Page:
the "disappointing reality" that you state feeling is merely perspective. think about it this way...if i keep telling myself or concluding that i will never be a published author, i certainly won't. if we say that the world will never be a better place, it won't. for many months in grad school i was resigned to believe this world was shit and always would be. i hated the awareness of it and felt extremely hopeless and angry. and in that time, i wrote papers to that effect but nothing i did was really bringing about positive change. i would argue with my family and glare at my father or siblings when they would say anything racist at dinners. but that anger didn't produce anything positive.

so, i shifted my persepctive. instead of focusing on all the negative things, i looked at all the beautiful things about humanity. and in doing so, i've become a better person not only for humanity but as you suggest, in my own family and friendships. we often overlook the ripple effect. each act of kindness transfers to another in some way. and i guarantee that living a life devoted to even simple acts of kindness, with a positive view of the world, will lead to a much more fulfilling life than resigning ourselves to see the world as hopeless. so, why should we choose to view the world negatively? it really isn't easier than the alternative.

cavalock...i think that sometimes we want to retreat to an island and there is nothing wrong with that. i appreciate that incredibly, being somewhat of a loner when i am in my most introspective state. but even then, i still drink coffee, eat food, read, am online...and not one of those things is independent. each time i lock myself up with a book, i am connecting with humanity on a particular reading the persepective and experience of another.

of course we don't want to feel too needy or vulnerable. but what is needy/vulnerable about admitting that i don't have a farm to grow coffee, nor do i have the skills or desire to do so. therefore, i am relying on another willingly. that doesn't hurt my sense of independence whatsoever. why should asking a person to help you write a resume or help you move into a new place?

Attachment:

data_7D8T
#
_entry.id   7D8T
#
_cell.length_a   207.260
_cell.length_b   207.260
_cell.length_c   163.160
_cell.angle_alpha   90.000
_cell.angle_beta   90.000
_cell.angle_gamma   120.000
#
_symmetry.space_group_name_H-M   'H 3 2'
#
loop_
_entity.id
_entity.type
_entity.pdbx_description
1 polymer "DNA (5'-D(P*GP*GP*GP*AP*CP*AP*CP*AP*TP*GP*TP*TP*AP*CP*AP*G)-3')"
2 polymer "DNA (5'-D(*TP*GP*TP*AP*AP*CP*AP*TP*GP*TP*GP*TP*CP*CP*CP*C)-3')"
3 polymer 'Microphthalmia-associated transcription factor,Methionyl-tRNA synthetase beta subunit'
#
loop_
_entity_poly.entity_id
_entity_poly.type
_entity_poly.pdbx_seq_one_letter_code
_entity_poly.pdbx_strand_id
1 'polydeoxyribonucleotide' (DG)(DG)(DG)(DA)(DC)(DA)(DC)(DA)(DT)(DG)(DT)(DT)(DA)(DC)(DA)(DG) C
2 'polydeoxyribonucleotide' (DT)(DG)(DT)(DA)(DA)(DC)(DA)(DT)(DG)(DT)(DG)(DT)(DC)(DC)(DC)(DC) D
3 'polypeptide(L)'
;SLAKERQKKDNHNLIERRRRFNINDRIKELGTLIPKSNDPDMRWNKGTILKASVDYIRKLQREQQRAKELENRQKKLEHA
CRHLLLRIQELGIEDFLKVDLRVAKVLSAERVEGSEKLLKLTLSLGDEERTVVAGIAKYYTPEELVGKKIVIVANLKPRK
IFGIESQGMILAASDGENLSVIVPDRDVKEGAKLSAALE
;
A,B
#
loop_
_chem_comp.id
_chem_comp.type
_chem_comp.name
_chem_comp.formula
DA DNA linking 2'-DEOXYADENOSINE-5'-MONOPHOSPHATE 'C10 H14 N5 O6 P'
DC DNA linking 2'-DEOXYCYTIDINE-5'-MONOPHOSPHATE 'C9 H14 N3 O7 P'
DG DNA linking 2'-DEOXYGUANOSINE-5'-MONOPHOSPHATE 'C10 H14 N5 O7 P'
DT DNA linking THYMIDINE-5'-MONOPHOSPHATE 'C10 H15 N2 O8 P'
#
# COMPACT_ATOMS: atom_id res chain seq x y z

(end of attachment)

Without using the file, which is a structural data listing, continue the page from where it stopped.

do you really believe that about turning off your feelings? first, that is impossible. a person may come to control their feelings but that doesn't mean they stop feeling. often, these people are overwhelmed by all the feelings they never adequately dealt with throughout their life and one day, they explode...suicide, murder, breakdown, identity crisis, etc.

even if it were possible to shut off one's feelings, why would this be desirable? so nothing could bother you again? don't you think that by denying yourself the feeling of pain, you will inevitably diminish/deny your ability to feel happiness? this "existence" is not desirable to me. i want to live and living means experiencing suffering and sadness just as much as happiness and love.

Tumuli said...

"And really, we can't fully enjoy the experience of living a fulfilling life unless we first give ourselves completely to it."

So true. Yet I have desired both unity and isolation, sometimes simultaneously...

b said...

tumuli...i crave both unity and isolation simultaneously at times too. i naturally have an inclination to isolate or withdraw for the most part but i am starting to really value that even in isolation, i am connecting with others. more than anything, i think striking a balance is key. too much or too little introspection can be very unhealthy.

i also try to manifest my isolation now. it is fine to use this time for selfish reasons but to an extent. after a certain point i find myself thinking about how this isolation can make me a better person for the world. and this can be as simple as kindness.

Richard said...

I agree, which is why I so very much like this quote from Isaiah Berlin (given before in another comment): "Men are rational, they do not need control; rational beings have no need of a state, or of money, or of law-courts, or of any organised, institutional life."

Because I believe that justice, human excellence, is something innate and within the grasp of each individual.

I tend to be considered a loner, or, at least, not a warm, fuzzy, cuddly socialite because I am not afraid to be on my own. This occurred more from attrition rather than volition: if I wanted to do something (say see a movie) and no one else was interested, then I went on my own (something Sofia, until recently, would never imagine doing).

I also have numerous examples when I found my trust and reliance on others was misplaced, not necessarily because of betrayal (that has rarely happened to me), but more that their passion and care was not as great as mine (an example that springs to mind is a final year electronics project at college. I had two project mates. I did the circuit design, I did the wiring diagrams, I bought all the parts (so much that the suppliers asked I had a business number). All they had to do was follow the assembly instructions - not exactly rocket science. There were so many errors, that I would have been better off doing it on my own).

An ideal world would be a cooperative world, where people work, help and support each other. The reality is that people use and exploit each other; they jealously guard information. Competition is encouraged and deemed to be the best way of getting things done. I disagree, I think cooperation is a better model, where people act together to achieve things.